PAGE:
You now see the power of matrix. At the first point, we only know the connections between stations. But we can now compute the where we can go. We will see more about the adjacency matrix.

## 2012-12-09

### A pattern girl

D is a bit noisy. She sometimes made a story and talked out laud in the class. However, I respect a person who can make a new story. So, I don't want to discourage her to do that. On the other hand, she disturbs other children. So, I try to ask her to concentrate the problem.

Last time, D practiced plus calculation with Zahlenhaus. In the beginning, Zahlenhaus has plus and minus examples. Figure 1 shows a Zahlenhaus example.
 Zahlenhaus: 7 = 4 + 3
A practice example is the following:

\begin{eqnarray*}
4 + 3 &=&  \\
3 + 4 &=&  \\
7 - 3 &=&  \\
7 - 4 &=&  \\
\end{eqnarray*}

Another typical practice example is the following:

\begin{eqnarray*}
1 + 6 &=&  \\
6 + 1 &=&  \\
7 - 1 &=&  \\
7 - 6 &=&  \\
\end{eqnarray*}

This practice book tries to explain that the plus calculation is commutative, i.e., we can add numbers in different order, i.e., $$1 + 6 = 6 + 1$$. For the minus calculation, we can remove one of the room from the Zahlenhaus, then the other room remains. This book develops the question as the following:

\begin{eqnarray*}
\begin{array}[t]{cccc}
1 & + & 6 & = \\
6 & + & 1 & = \\
&   - &   & = \\
&   - &   & = \\
\end{array}
\end{eqnarray*}

However, I am interested in how she understand this. I less care the answer is correct or not. Therefore, I asked her, Wie hast du dies gerechnet? (How did you calculated this?)'' This is the most interesting time for me. Most of the children can not explain well. But she explained it me very clear.

The question was:

\begin{eqnarray*}
\begin{array}[t]{cccc}
1 & + & 6 & = \\
6 & + & 1 & = \\
7 & - &   & = \\
7 & - &   & = \\
\end{array}
\end{eqnarray*}

She told me the first answer is in the third row as shown in the red.
Therefore, she just copied it.
The next answer is at the 4th row (blue). Let's copy it again.

Others are the same. The same color position has the same value.
I said, Ausgezeichnet! (Excellent!)''

One of the most important thing in mathematics is finding a pattern. When the human being found a patten about things, We can count things.''  Then mathematics was born. Finding the patterns in the world, and formulate them, that is mathematics. But, we need to check the patterns that when the pattern hold and when it does not. Long time, I didn't understand the mathematics proof checked such a pathetic cases. Because we want to know when we can use it. If we know the limit, we also know when we can use it.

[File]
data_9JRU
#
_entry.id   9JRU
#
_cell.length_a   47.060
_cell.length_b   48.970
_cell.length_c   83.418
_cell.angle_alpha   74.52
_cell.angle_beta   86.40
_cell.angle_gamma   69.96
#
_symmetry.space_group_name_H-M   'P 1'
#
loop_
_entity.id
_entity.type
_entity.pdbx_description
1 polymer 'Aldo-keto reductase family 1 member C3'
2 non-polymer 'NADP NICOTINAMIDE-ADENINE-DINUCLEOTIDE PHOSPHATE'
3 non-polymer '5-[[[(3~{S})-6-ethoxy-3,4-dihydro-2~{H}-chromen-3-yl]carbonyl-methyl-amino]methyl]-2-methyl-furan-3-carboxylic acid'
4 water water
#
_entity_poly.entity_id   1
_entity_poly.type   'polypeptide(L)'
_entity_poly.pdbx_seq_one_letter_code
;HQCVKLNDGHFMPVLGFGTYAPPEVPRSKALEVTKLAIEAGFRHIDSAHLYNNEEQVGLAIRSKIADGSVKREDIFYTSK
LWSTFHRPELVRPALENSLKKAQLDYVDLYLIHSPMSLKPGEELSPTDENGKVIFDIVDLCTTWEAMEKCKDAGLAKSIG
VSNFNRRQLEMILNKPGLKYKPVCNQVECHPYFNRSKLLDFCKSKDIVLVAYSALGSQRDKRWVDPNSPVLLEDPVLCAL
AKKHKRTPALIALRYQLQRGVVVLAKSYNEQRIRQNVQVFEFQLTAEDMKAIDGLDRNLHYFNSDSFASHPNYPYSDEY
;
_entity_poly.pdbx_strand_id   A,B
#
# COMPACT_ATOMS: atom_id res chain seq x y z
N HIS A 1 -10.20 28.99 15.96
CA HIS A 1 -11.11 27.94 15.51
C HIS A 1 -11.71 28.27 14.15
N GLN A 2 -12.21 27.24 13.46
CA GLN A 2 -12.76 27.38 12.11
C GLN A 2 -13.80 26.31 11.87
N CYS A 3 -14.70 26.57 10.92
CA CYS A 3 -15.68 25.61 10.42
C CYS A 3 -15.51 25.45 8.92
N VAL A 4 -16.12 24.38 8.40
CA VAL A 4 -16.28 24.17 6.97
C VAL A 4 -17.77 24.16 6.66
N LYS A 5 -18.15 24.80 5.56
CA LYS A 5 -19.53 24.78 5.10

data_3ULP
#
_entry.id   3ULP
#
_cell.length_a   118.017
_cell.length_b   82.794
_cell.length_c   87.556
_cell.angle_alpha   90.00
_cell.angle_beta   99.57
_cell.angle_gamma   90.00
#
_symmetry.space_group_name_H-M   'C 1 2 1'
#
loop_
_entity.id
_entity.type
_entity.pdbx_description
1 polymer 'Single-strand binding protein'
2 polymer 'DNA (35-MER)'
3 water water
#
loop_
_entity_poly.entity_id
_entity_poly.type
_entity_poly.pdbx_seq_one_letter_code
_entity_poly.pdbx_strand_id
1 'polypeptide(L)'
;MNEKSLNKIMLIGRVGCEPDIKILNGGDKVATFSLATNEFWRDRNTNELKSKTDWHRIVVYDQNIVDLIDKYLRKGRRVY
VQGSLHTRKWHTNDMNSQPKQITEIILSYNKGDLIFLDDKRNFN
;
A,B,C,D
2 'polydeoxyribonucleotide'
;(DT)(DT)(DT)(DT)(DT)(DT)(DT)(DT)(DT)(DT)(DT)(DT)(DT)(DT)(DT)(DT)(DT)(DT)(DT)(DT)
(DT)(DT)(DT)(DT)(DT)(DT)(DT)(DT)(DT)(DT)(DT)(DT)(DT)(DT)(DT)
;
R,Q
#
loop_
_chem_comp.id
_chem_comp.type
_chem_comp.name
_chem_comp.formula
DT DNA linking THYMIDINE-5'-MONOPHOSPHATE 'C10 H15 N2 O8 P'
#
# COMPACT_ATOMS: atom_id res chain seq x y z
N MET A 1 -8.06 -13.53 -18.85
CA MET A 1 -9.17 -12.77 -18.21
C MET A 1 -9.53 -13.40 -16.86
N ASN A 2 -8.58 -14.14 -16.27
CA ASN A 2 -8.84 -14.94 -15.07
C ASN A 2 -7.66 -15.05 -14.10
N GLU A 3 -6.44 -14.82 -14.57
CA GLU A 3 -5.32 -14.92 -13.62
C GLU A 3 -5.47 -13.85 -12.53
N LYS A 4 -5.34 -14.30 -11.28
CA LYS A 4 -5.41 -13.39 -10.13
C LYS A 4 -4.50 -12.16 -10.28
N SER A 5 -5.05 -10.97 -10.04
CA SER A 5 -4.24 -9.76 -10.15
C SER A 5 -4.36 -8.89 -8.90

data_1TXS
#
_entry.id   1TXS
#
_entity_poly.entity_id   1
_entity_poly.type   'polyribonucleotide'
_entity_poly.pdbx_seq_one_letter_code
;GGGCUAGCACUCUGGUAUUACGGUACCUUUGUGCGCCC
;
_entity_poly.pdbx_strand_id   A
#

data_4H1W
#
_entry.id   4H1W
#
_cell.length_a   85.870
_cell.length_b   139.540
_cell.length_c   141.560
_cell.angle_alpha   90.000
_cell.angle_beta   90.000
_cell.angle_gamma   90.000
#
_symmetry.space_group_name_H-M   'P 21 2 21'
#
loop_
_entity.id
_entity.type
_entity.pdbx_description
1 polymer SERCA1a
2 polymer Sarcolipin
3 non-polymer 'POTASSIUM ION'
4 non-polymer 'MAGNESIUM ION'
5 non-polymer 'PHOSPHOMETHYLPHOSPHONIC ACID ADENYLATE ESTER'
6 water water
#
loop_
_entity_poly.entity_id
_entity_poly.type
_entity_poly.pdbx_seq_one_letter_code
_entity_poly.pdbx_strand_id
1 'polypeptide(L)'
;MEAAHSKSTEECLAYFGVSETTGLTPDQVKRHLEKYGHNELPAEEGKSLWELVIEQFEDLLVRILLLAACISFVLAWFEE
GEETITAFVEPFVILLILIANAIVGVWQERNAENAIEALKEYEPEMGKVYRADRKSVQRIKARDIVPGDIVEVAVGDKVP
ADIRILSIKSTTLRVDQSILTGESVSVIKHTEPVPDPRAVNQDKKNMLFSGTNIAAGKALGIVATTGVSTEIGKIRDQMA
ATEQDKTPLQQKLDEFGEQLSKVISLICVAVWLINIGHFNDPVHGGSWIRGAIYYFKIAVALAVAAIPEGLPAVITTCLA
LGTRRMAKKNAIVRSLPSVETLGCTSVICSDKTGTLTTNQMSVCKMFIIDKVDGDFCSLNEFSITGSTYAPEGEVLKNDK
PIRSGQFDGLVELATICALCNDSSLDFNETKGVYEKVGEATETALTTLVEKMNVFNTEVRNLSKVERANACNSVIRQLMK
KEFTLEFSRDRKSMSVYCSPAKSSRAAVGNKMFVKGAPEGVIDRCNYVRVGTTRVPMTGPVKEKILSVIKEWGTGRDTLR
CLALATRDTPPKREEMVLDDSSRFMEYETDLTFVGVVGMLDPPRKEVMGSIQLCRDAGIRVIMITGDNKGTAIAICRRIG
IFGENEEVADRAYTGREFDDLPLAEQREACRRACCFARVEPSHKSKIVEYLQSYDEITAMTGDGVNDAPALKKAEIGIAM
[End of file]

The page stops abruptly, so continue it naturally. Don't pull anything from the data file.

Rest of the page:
This practice book has the same pattern for next pages. And the book continues Zahlenhaus 8, 9, 10. She will never make a mistake without understandings. (I sometimes see such kind of research. Nobody knows how it works, but, it seems working. I don't want to call it a research because no understandings. But, maybe they are still fine since they add some experimental knowledge to the society.)

I told her, Everything is correct. It is good to find a pattern.'' But I thought a while. Her method is great, but it will fail at some point. How can I persuade her there is a case it fails?

Mathematics is a kind of language. So there are meanings all of these lines. You can express something with mathematics.... Here, there are plus and minus. What is the plus' meaning?''

Plus means more.''

Yes, ... but, why 1 + 6 is equal to 7?''

???''

1 + 6 is not equal to 10. But, 10 is more than 1 and more than 6. Why 1 + 6 is not equal to 10? If plus means just more, is it OK that 1 + 6 is equal to 8, 9, or 10?''

I usually need to care not overwhelming children. Too much explanation is not good. That I learn from other teachers here. So I slow down.